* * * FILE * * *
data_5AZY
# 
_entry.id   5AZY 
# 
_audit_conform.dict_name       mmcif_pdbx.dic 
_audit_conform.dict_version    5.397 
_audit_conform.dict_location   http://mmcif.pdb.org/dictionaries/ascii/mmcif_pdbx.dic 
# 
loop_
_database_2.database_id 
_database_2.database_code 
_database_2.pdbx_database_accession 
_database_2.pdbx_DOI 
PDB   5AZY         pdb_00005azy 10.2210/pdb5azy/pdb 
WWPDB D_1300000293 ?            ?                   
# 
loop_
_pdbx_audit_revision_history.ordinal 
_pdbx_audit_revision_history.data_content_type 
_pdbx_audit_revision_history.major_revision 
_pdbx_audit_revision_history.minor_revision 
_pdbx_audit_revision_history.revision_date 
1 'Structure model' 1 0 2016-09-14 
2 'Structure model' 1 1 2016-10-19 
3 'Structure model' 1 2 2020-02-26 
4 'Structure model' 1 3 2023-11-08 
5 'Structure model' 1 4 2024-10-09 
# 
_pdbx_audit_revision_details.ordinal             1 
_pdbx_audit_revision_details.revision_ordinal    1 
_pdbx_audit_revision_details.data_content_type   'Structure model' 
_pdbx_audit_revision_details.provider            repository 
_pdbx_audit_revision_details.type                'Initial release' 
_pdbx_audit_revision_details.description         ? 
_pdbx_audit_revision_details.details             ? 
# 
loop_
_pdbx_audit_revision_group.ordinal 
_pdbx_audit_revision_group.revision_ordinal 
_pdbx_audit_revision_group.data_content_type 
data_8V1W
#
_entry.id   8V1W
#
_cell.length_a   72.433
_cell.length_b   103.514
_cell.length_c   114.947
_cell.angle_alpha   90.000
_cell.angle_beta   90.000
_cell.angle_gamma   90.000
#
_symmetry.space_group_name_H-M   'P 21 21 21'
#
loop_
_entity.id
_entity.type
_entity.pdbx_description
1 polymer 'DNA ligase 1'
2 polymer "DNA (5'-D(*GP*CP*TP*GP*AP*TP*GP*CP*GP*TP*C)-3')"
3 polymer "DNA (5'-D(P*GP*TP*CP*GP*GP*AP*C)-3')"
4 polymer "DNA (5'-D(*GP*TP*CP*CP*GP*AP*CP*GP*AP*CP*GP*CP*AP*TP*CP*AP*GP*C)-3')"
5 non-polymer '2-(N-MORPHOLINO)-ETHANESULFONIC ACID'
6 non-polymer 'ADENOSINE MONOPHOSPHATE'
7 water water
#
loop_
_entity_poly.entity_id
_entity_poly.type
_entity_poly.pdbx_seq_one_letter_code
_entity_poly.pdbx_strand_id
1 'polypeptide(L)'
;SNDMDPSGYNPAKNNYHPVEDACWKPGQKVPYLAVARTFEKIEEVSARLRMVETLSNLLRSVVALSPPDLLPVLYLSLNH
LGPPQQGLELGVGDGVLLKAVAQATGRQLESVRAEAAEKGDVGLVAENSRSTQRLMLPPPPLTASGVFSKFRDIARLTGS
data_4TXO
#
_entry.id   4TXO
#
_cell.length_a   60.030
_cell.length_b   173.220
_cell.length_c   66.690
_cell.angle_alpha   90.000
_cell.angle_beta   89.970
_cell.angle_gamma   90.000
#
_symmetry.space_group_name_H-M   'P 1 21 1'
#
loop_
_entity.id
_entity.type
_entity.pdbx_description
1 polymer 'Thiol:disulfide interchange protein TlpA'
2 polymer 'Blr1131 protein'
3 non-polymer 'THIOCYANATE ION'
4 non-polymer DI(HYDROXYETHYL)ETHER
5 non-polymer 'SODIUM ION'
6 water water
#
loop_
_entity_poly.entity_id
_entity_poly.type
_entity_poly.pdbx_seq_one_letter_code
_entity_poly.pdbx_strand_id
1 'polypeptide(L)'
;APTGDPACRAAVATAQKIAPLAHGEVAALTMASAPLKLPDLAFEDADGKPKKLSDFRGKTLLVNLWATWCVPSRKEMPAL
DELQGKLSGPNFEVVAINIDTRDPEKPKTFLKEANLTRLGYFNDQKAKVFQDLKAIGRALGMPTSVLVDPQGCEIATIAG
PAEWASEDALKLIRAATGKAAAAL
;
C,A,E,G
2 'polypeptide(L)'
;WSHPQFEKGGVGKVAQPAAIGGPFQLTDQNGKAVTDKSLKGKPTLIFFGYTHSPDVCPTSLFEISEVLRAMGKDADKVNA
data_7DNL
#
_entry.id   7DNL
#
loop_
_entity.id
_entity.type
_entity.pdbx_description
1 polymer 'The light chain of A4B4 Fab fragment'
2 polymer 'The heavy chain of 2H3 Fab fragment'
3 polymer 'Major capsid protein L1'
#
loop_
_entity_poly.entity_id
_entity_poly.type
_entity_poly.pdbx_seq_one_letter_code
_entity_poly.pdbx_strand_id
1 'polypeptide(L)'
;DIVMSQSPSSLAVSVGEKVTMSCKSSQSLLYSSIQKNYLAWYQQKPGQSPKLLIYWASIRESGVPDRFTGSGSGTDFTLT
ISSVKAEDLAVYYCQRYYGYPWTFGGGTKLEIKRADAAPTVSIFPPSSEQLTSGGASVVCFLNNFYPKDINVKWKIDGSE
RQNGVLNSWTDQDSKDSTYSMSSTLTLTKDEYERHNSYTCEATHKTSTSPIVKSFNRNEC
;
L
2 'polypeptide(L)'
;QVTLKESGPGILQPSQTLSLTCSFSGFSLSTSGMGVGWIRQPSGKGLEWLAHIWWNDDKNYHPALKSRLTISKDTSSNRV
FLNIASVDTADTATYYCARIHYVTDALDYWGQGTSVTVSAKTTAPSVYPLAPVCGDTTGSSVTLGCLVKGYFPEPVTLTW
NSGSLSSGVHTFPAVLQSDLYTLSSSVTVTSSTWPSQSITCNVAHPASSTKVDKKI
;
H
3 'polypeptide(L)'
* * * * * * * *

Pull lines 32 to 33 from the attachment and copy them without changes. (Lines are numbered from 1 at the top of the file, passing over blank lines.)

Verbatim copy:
_pdbx_audit_revision_details.provider            repository 
_pdbx_audit_revision_details.type                'Initial release' 